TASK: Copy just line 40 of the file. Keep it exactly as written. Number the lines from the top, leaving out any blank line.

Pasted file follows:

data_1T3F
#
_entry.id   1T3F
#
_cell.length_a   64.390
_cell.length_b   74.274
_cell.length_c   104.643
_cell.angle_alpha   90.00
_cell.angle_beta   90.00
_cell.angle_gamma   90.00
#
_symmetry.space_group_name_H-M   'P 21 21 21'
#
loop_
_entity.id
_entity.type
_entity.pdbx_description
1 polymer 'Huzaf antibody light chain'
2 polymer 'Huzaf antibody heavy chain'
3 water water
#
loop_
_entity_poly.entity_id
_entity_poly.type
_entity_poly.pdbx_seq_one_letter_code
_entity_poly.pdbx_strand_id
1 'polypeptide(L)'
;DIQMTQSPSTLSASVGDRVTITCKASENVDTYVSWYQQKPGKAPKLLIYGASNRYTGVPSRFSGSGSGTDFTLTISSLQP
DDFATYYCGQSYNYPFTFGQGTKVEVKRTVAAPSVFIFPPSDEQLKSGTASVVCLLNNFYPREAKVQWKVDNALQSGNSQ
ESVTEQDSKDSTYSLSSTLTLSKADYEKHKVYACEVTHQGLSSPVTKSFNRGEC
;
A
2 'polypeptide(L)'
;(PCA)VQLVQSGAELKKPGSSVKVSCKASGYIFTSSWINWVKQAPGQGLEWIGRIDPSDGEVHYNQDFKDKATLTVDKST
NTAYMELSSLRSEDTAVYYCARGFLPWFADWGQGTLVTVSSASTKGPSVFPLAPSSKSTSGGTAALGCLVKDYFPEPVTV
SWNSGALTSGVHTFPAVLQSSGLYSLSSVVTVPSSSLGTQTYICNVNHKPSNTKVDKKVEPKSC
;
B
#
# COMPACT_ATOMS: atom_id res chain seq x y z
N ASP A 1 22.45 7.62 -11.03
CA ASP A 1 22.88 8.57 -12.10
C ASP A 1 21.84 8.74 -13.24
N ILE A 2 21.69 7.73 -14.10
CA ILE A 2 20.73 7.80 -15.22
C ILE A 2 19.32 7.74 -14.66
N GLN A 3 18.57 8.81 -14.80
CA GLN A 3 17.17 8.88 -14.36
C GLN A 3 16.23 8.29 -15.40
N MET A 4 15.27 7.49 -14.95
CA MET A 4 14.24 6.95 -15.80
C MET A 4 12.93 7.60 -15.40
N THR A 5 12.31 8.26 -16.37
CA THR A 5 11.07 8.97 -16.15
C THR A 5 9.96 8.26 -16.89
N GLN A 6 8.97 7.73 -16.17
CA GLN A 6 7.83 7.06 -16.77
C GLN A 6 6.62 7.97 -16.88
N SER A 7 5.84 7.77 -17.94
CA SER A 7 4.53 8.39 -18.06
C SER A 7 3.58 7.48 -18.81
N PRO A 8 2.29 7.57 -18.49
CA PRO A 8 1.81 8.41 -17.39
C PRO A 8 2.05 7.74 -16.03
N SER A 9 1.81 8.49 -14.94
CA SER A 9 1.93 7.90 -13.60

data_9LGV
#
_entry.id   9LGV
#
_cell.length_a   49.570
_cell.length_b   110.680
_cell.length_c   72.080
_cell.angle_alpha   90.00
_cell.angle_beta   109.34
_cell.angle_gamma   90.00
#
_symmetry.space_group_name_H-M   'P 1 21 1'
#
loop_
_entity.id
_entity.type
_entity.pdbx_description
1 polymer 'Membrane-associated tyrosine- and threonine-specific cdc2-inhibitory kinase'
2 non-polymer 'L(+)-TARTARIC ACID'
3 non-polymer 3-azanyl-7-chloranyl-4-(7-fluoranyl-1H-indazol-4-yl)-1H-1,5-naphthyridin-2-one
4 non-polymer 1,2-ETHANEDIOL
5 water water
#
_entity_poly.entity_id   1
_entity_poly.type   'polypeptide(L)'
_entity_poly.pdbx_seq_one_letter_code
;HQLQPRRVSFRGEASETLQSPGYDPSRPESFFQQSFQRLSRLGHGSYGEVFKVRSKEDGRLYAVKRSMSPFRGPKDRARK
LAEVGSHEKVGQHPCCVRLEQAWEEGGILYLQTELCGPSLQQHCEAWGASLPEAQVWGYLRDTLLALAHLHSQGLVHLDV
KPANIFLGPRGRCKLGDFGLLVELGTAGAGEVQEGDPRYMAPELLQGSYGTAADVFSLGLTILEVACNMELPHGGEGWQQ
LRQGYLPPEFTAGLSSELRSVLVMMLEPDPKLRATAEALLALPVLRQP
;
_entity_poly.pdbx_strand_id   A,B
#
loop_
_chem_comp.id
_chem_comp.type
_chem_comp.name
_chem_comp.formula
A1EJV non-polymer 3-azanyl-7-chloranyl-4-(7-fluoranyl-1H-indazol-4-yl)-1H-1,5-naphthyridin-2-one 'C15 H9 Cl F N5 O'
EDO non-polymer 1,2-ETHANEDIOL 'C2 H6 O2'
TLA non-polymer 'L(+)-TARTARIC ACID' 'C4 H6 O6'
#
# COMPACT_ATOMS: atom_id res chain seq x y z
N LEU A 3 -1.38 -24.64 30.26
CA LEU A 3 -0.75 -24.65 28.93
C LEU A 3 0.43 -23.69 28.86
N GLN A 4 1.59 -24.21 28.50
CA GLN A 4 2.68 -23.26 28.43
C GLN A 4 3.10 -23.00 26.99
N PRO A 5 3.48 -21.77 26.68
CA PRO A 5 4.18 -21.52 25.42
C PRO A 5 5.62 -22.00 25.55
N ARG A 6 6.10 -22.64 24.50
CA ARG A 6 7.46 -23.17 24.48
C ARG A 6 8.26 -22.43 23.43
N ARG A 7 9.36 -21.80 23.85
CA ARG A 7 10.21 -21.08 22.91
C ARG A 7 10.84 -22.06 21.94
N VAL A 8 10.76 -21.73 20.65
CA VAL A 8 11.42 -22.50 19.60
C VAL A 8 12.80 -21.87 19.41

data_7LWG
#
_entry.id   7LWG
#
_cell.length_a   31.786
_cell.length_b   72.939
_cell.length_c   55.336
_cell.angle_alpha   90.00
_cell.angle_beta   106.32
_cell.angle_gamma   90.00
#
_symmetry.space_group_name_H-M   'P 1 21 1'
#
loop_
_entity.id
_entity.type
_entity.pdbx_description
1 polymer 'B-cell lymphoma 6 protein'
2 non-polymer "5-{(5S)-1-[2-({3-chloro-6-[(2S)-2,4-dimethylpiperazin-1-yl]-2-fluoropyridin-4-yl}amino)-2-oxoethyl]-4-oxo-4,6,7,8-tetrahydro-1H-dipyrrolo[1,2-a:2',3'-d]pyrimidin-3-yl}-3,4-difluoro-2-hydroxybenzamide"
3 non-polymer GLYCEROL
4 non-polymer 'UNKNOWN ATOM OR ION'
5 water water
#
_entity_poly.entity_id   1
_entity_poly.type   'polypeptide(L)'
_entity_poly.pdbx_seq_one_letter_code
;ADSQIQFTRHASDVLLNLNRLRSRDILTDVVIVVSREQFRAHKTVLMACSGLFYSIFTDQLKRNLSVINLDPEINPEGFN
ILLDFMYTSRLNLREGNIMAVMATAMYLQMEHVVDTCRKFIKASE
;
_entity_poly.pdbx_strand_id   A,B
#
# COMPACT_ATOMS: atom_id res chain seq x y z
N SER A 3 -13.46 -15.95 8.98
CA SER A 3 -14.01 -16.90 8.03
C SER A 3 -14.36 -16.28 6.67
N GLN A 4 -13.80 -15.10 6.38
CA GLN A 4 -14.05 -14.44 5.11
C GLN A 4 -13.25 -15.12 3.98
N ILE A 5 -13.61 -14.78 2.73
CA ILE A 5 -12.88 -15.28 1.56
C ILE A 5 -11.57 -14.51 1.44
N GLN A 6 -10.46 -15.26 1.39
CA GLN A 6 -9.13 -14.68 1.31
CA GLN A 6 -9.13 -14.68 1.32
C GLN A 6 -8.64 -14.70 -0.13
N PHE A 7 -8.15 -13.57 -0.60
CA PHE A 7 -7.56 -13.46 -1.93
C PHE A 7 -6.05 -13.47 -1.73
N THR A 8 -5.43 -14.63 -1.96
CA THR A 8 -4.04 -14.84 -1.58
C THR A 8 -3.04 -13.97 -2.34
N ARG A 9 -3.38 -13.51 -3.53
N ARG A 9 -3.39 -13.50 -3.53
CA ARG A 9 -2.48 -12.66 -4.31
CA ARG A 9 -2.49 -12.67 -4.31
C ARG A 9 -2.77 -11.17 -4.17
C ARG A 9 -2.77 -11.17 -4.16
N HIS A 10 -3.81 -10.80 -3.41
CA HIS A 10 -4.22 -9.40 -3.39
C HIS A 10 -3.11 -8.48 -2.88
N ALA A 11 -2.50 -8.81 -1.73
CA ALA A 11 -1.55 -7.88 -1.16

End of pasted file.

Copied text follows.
# COMPACT_ATOMS: atom_id res chain seq x y z